MONTHLY ARCHIVES: November 2012

Conversation Starter: Objection – Frustrating the Father

Posted on November 28, 2012 by Phil

Malachi 2:17–3:12

Considering How We Treat God

Conversation Starters

How can you keep this conversation going at home? Try bouncing some of these questions around at the dinner table, as you’re driving your kids to school or an activity, or even while you’re shopping together:

For Preschoolers
How big is God? How can we show a big, big God that we love Him?

You may want to tell about Jesus feeding a big crowd with the lunch that the little boy gave Him. Emphasize that God likes to use gifts from little children to help people. Helping other people and giving money to our church are two ways we can show God we love Him.

For School-Age
Do you ever see kids mistreating their teachers or parents?

How do you feel about that?

Do you think we ever treat God badly like that?

What are ways we can treat God with respect and show Him we love Him?

For Students
If you can catch them in the car without their earbuds in, play Waiting for the World to Change by John Mayer. Draw attention to a phrase such as “It’s hard to beat the system when we’re standing at a distance. So we keep waiting, waiting on the world to change.” Discuss questions such as: Should we wait on the world to change or go do something about it? If you could change one thing in this world, what would you? What can we as a family do to change our corner of the world and make life better for someone else?


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Traditions – at Camp… and at Home!

Posted on November 21, 2012 by Phil

At Ridgecrest Summer Camps, we have a lot of great traditions that have been ongoing since the 1930’s.  One of them, at Camp Ridgecrest, is singing “Tell Me Why”.  Our old brochures indicate that this has been happening for well over 80 years!  At Crestridge, our Council of Progress ceremony has been ongoing since camp started in 1955!

Songs, ceremonies, and other traditions are an important part of camp… and also of families!  They provide a familiarity, a “down home” feeling, a connectedness between the past and the present.  Traditions help to make us more comfortable.

Are you making sure your family has traditions?  I remember as a child, one of our family traditions was to go to the Dairy Queen every Sunday afternoon after Sunday lunch.  We loved the soft serve ice cream, which you couldn’t get just anywhere at the time.  I remember one time my dad letting us get Parfaits in the conical plastic glass cup, which I believe at the time cost 25 cents!  That was quite a treat, as we usually were allowed only the ice cream cone which was 10 cents.  Am I showing my age?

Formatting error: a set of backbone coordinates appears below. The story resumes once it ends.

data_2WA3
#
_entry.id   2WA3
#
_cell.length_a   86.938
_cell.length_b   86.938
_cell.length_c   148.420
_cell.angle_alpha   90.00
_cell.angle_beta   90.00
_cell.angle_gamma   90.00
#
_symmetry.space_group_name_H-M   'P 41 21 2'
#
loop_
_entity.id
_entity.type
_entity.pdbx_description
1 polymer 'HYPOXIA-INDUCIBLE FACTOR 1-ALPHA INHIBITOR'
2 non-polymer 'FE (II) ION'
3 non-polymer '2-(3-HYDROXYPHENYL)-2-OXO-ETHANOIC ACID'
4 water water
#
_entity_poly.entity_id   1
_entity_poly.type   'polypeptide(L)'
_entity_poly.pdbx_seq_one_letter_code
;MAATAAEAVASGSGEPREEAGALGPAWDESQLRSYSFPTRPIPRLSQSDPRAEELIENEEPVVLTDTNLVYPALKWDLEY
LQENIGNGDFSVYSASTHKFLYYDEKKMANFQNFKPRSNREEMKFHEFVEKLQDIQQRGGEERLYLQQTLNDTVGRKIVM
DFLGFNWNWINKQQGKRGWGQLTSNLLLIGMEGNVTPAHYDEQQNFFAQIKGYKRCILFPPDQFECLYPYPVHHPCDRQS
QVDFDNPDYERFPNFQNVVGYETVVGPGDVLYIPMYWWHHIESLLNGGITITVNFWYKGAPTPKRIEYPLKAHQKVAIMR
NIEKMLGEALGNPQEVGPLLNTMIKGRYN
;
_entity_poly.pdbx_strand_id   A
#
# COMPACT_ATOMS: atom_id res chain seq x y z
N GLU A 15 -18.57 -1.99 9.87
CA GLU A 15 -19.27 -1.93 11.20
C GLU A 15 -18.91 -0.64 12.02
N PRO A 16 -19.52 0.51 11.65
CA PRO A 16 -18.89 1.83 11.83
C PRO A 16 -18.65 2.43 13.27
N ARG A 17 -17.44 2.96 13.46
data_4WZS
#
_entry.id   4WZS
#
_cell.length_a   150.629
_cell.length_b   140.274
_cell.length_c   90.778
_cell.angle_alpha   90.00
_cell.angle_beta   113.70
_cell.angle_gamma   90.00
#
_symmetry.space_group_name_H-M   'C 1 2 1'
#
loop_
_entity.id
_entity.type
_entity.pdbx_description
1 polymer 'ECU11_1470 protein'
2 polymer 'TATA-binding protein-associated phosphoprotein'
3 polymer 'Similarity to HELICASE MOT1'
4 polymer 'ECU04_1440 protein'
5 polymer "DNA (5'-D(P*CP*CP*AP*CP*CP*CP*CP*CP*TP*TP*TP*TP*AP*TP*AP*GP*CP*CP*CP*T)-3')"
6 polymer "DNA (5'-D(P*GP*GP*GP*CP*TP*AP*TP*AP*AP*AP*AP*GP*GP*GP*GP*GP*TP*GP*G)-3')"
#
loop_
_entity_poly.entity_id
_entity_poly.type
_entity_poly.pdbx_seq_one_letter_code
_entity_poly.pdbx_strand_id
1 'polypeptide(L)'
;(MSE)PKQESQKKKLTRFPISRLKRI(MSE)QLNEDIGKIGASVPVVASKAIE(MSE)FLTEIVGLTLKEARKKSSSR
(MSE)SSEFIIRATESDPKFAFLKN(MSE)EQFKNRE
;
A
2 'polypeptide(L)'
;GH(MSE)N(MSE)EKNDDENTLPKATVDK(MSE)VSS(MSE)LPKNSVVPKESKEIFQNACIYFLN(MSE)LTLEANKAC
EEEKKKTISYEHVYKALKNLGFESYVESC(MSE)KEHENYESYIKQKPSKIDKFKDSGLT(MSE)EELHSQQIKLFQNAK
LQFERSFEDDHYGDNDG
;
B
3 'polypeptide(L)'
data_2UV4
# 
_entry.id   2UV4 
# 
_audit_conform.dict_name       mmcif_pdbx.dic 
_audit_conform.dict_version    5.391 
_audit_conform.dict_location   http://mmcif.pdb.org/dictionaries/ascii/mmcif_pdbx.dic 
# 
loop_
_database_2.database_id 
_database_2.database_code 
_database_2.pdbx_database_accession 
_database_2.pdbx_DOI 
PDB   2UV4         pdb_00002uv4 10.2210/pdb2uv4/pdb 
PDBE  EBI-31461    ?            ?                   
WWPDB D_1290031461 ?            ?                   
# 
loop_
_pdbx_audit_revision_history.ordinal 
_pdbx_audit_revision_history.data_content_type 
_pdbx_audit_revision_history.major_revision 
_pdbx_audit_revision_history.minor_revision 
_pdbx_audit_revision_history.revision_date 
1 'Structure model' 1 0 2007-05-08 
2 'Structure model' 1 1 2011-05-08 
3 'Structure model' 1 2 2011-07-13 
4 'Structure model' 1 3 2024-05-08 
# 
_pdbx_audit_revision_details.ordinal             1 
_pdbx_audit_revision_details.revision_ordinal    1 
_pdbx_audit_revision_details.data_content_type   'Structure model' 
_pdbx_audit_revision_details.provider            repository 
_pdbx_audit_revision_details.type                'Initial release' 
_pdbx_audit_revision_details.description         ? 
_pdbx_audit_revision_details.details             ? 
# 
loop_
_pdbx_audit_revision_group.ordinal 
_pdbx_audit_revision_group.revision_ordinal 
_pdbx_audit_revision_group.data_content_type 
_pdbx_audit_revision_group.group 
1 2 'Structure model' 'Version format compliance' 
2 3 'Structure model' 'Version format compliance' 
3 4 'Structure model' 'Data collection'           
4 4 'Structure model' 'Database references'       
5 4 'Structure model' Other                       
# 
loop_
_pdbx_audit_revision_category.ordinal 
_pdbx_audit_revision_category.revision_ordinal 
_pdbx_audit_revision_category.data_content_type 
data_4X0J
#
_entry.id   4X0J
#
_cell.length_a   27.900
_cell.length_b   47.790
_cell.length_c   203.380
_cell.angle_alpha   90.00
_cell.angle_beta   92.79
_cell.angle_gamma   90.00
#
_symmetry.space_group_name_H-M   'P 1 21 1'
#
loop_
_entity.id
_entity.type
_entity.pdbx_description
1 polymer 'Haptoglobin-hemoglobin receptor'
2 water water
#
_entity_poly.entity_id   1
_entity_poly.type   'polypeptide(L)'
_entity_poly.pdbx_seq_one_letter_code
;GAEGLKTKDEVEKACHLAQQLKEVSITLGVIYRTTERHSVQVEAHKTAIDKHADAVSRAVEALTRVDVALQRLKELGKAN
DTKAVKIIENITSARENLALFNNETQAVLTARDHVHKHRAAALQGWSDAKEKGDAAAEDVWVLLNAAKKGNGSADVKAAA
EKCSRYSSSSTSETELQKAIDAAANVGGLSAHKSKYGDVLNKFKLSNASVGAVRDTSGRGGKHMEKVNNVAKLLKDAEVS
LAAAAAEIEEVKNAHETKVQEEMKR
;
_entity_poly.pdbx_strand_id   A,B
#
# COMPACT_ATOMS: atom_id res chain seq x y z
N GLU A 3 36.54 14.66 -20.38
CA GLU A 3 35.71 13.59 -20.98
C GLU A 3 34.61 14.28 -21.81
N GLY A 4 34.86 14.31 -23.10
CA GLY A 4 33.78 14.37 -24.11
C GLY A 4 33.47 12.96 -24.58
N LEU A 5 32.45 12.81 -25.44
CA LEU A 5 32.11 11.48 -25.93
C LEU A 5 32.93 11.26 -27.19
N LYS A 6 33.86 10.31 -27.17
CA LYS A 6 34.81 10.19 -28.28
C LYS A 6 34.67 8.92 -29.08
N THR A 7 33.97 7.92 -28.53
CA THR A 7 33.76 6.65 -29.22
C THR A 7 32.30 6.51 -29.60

Another family tradition we had was praying before each meal around the table.  You might think that everyone does that, but I don’t believe that happens as much these days as it used to.

Are you providing family traditions for your family?  Maybe you visit the park or do a nature walk with your children on a given schedule.  Maybe you set aside a time for family devotions.  Maybe a tradition started when you were a child has carried over to your family now that you are the parent.   Whatever your traditions might be, find some that work for your family, and keep those traditions.  It will help your family stay better connected, both now and in the future!

Ron Springs
Camps Director
Ridgecrest Summer Camps
November 2012


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Six Summer Olympics Lessons for You and Your Kids

Posted on November 14, 2012 by Phil

This past summer, while your kids weren’t at camp, I’m sure lots of you huddles around the TV to watch some of the greatest athletes in the world…

“As you enjoy[ed] the adrenalin-charged competition, [did you] remind your kids about the years of determination, discipline, and sacrifice that shaped these athletes into champions. Want to know how they got where they are today? We asked two Olympic gold medalists to reflect on the life lessons their own families taught them – lessons you can pass on to your kids today.